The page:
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France urges tough EU stance on Iran in face of Trump threat

US President Donald Trump has threatened to reimpose sanctions on Tehran if 'terrible flaws' in the 2015 nuclear deal are not fixed by 12 May
French Foreign Affairs Minister Jean-Yves Le Drian speaks to the press during a joint press conference with German Foreign Affairs Minister at The French Foreign Ministry in Paris (AFP)

France urged the European Union on Monday to consider new sanctions on Iran over its involvement in Syria's civil war and its ballistic missile programme, as Paris tries to persuade Washington to preserve a 2015 nuclear deal with Tehran.

US President Donald Trump has given the European signatories a 12 May deadline to "fix the terrible flaws" of the deal, which was agreed under his predecessor Barack Obama, or he will refuse to extend US sanctions relief on Iran.

'We are determined to ensure that the Vienna accord is respected'

- French Foreign Minister Jean-Yves Le Drian

In response, the three European signatories - France, Britain and Germany - have proposed new EU sanctions targeting Iranians who support Syria's government in that country's civil war and Tehran's ballistic missile programme, according to a confidential document seen by Reuters.

"We are determined to ensure that the Vienna accord is respected," French Foreign Minister Jean-Yves Le Drian told reporters on arrival for talks with his EU counterparts, referring to the city where the 2015 deal was signed.

"But we must not exclude (from consideration) Iran's responsibility in the proliferation of ballistic missiles and in its very questionable role in the near- and Middle East," he said.

"That must also be discussed to reach a common position."

The confidential document cites "transfers of Iranian missiles and missile technology" to Syria and allies of Tehran, such as Houthi rebels in Yemen and Hezbollah in Lebanon.

Total gas deal

Any EU-wide measures would be the first significant punitive steps since the bloc lifted broad economic sanctions on Iran last year following the 2015 accord.

But new sanctions would need the support of all 28 EU member states. Some of them are keen to rebuild a business relationship that once made the EU Iran's top trading partner and its second-biggest oil customer.

Just on Monday, CEO of French energy giant Total said his company will push ahead with a $4.8bn deal to develop an Iranian gas field and will seek a waiver if Washington re-imposes sanctions.

Last July, Total defied pressure from Washington, signing a deal to develop Iran's vast South Pars offshore gas field, alongside China National Petroleum Corporation (CNPC) and Iran's Petropars.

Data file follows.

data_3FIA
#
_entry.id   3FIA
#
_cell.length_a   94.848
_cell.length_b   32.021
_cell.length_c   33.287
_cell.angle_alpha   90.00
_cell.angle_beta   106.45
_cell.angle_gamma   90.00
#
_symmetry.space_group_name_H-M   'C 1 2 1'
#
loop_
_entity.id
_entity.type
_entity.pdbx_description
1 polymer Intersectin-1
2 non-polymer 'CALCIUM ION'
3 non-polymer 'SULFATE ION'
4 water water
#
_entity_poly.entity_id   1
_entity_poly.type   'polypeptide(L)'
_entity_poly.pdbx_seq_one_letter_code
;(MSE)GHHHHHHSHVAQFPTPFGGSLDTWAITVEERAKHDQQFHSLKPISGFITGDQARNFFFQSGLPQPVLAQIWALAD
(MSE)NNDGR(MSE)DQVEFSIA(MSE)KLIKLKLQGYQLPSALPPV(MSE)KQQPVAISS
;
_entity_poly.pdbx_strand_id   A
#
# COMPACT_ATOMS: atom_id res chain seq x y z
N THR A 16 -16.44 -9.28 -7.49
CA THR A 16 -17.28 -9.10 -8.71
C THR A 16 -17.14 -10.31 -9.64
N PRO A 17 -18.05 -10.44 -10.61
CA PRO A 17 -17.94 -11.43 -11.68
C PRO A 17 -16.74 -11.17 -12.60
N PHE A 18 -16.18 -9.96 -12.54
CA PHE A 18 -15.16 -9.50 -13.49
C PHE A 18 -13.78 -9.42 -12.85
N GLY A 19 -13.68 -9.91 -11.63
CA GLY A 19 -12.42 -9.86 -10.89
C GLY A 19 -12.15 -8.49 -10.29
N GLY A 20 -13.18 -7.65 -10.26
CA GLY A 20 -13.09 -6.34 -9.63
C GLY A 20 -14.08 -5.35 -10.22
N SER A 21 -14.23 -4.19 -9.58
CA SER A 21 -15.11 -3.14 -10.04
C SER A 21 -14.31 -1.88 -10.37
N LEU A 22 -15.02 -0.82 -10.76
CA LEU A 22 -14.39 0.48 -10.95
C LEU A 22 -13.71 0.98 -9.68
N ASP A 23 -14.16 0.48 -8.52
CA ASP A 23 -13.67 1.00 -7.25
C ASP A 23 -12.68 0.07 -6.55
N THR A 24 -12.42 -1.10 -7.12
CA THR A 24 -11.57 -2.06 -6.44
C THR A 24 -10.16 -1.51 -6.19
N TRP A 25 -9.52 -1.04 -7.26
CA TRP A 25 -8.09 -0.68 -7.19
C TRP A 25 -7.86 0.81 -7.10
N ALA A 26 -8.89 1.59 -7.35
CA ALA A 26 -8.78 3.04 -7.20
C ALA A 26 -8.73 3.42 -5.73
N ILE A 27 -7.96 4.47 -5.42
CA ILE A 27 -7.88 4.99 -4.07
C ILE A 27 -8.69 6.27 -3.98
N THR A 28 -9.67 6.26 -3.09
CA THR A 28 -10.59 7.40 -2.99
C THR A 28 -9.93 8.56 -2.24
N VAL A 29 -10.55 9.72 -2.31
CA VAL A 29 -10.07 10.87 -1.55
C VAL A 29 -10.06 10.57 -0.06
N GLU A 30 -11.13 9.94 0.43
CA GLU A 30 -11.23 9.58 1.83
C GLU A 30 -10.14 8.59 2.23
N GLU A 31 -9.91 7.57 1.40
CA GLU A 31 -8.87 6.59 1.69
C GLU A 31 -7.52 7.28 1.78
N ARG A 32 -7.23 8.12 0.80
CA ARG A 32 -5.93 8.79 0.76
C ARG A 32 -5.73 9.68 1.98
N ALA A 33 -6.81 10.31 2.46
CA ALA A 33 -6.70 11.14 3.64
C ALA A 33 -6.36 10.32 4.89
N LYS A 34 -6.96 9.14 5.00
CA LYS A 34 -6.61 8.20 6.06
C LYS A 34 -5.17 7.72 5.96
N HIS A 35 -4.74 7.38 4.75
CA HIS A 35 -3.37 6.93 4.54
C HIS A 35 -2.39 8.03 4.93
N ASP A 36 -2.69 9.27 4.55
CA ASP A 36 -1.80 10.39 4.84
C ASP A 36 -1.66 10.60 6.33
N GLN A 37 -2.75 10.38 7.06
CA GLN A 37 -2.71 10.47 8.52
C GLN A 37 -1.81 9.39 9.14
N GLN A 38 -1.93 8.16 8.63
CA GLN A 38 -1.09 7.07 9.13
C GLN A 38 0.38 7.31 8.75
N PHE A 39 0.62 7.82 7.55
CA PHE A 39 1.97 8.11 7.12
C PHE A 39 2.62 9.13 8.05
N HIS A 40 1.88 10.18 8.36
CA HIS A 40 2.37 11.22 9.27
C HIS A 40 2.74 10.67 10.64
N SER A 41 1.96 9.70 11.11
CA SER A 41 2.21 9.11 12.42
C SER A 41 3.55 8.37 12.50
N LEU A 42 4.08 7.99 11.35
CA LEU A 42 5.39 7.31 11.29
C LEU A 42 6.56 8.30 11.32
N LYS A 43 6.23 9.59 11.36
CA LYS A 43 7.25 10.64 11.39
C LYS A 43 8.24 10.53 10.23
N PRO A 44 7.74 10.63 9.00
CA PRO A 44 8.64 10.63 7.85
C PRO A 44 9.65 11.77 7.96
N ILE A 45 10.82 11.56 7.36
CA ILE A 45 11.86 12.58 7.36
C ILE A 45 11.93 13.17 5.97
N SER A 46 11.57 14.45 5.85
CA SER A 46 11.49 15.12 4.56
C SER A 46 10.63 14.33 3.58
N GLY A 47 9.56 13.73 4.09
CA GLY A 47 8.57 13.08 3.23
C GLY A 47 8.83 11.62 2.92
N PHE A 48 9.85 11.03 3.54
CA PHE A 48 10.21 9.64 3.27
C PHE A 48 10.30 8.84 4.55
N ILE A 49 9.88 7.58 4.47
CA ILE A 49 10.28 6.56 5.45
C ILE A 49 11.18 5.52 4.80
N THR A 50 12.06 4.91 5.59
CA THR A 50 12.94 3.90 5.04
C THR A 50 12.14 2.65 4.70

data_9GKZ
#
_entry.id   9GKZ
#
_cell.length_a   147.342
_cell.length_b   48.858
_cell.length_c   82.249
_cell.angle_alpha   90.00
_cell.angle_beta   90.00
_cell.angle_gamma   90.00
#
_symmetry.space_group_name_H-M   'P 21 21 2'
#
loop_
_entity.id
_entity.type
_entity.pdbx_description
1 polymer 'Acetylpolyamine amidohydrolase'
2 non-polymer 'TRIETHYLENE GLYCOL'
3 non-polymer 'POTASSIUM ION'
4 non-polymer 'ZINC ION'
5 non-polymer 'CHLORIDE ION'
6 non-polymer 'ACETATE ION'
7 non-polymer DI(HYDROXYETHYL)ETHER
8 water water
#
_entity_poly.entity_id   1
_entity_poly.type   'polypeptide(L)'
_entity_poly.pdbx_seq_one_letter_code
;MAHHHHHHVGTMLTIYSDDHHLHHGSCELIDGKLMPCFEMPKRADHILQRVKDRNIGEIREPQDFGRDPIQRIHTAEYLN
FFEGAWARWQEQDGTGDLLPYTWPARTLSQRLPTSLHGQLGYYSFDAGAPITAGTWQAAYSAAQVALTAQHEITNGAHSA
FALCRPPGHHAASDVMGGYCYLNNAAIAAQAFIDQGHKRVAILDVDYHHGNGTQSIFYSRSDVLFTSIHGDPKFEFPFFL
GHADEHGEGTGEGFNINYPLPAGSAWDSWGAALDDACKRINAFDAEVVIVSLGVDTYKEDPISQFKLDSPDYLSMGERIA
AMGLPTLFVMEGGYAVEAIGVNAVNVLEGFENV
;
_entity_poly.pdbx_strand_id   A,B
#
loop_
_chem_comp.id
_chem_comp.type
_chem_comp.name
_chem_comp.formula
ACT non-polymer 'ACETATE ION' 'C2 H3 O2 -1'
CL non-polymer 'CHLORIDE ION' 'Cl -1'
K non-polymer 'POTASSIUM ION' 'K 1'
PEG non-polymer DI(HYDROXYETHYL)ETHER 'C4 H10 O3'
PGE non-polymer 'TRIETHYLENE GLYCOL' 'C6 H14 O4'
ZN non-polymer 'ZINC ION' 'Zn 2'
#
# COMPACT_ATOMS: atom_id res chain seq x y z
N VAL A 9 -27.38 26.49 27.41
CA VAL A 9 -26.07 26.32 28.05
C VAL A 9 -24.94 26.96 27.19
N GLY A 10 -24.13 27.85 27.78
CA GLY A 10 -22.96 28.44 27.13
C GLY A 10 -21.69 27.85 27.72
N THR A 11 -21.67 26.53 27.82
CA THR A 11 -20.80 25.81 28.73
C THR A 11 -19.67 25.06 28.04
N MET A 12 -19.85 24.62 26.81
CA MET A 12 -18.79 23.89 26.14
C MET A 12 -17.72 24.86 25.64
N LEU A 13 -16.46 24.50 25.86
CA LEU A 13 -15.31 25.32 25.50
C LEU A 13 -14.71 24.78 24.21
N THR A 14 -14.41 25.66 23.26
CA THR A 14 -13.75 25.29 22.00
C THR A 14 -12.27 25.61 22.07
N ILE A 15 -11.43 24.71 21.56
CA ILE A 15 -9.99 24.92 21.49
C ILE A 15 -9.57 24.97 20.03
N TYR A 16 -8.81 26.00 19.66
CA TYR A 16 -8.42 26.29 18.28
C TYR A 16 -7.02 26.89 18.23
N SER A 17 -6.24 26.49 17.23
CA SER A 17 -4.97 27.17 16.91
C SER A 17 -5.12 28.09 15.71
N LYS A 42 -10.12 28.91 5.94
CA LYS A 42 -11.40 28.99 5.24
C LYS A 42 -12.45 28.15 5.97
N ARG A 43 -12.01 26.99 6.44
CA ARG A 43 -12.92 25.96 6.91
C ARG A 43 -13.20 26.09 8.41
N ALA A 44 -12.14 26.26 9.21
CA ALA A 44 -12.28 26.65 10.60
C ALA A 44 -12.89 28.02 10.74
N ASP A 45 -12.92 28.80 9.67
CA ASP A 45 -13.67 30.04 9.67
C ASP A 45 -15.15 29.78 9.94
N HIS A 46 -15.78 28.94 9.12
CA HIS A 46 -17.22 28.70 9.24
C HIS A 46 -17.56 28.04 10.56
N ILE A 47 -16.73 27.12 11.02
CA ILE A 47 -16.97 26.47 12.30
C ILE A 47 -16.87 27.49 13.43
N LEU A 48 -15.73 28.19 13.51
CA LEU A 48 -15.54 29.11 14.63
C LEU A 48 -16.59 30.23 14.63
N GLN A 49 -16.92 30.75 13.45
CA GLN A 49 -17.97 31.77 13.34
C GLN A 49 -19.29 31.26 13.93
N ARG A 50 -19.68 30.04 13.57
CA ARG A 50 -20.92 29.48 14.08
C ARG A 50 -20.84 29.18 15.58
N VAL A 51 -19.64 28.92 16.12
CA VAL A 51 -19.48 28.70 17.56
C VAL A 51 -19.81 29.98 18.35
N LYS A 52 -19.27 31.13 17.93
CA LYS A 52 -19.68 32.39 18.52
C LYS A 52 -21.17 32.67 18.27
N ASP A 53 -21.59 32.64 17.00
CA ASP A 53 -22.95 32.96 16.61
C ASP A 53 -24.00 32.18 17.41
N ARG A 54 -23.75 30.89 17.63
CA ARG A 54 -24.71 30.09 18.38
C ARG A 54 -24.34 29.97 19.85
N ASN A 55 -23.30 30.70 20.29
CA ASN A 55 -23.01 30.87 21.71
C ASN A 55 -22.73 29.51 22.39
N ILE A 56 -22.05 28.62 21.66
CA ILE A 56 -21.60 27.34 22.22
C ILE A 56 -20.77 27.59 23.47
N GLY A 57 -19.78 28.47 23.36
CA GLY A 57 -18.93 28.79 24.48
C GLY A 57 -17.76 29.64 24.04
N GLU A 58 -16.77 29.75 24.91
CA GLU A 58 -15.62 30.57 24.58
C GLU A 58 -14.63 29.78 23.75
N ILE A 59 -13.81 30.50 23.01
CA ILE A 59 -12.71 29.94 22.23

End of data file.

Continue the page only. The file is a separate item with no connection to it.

"If the US decides to put back the sanctions, we have to look at what the consequences are," Patrick Pouyanne told the newspaper.

If Washington does walk away from the deal, he said, Total will argue that as the project was "awarded prior to that decision during the period of time that we could sign".

Belgium's foreign minister, Didier Reynders, told reports that "all the possibilities" should be examined to keep the same type of pressure on Iran as the nuclear deal has provided.

No EU sanctions plan

But EU foreign policy chief Federica Mogherini, who chaired the final stages of the nuclear negotiations between Iran and Britain, China, France, Germany, Russia and the United States, stressed that there was no formal EU position on new sanctions.

"We'll discuss ways in which we can keep the full implementation of the nuclear deal with Iran," Mogherini said of the EU strategy so far. "There's no (EU) proposal of additional sanctions against Iran."

The appointment of Mike Pompeo as the new US secretary of state in place of Rex Tillerson last week has raised concerns among supporters of the nuclear deal given Pompeo's notorious hawkishness on Iran.

Trump fires Tillerson - and says Iran deal was partly to blame 
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"Unlike Rex Tillerson, Pompeo doesn’t seem to be very supportive of their close allies, the Europeans," Iranian-American commentator Negar Mortazavi told MEE.

"He has been on the record before trying to embolden Saudi Arabia, the [United Arab] Emirates and Israel as strong allies.

"We’ll have to wait and see if the Europeans have the upper hand or the Saudi-Emirati-Israeli camp.”